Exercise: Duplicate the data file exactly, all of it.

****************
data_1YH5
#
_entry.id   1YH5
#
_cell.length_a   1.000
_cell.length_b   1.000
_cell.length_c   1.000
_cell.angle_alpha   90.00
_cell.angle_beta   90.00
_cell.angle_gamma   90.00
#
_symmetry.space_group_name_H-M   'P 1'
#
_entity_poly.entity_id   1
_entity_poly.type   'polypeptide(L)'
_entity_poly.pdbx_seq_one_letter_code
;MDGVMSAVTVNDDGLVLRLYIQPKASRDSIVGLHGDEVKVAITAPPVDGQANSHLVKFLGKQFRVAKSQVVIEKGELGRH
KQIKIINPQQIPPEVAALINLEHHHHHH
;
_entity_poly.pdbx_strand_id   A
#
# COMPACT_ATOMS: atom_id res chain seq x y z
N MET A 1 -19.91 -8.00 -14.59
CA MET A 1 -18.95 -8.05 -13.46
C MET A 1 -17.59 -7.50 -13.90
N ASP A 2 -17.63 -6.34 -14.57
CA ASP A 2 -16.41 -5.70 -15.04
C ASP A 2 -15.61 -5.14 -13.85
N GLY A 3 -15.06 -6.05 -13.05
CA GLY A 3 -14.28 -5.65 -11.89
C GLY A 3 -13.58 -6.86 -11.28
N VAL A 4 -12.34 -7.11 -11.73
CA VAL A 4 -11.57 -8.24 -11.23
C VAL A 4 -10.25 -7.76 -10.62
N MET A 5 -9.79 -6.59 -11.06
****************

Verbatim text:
data_1YH5
#
_entry.id   1YH5
#
_cell.length_a   1.000
_cell.length_b   1.000
_cell.length_c   1.000
_cell.angle_alpha   90.00
_cell.angle_beta   90.00
_cell.angle_gamma   90.00
#
_symmetry.space_group_name_H-M   'P 1'
#
_entity_poly.entity_id   1
_entity_poly.type   'polypeptide(L)'
_entity_poly.pdbx_seq_one_letter_code
;MDGVMSAVTVNDDGLVLRLYIQPKASRDSIVGLHGDEVKVAITAPPVDGQANSHLVKFLGKQFRVAKSQVVIEKGELGRH
KQIKIINPQQIPPEVAALINLEHHHHHH
;
_entity_poly.pdbx_strand_id   A
#
# COMPACT_ATOMS: atom_id res chain seq x y z
N MET A 1 -19.91 -8.00 -14.59
CA MET A 1 -18.95 -8.05 -13.46
C MET A 1 -17.59 -7.50 -13.90
N ASP A 2 -17.63 -6.34 -14.57
CA ASP A 2 -16.41 -5.70 -15.04
C ASP A 2 -15.61 -5.14 -13.85
N GLY A 3 -15.06 -6.05 -13.05
CA GLY A 3 -14.28 -5.65 -11.89
C GLY A 3 -13.58 -6.86 -11.28
N VAL A 4 -12.34 -7.11 -11.73
CA VAL A 4 -11.57 -8.24 -11.23
C VAL A 4 -10.25 -7.76 -10.62
N MET A 5 -9.79 -6.59 -11.06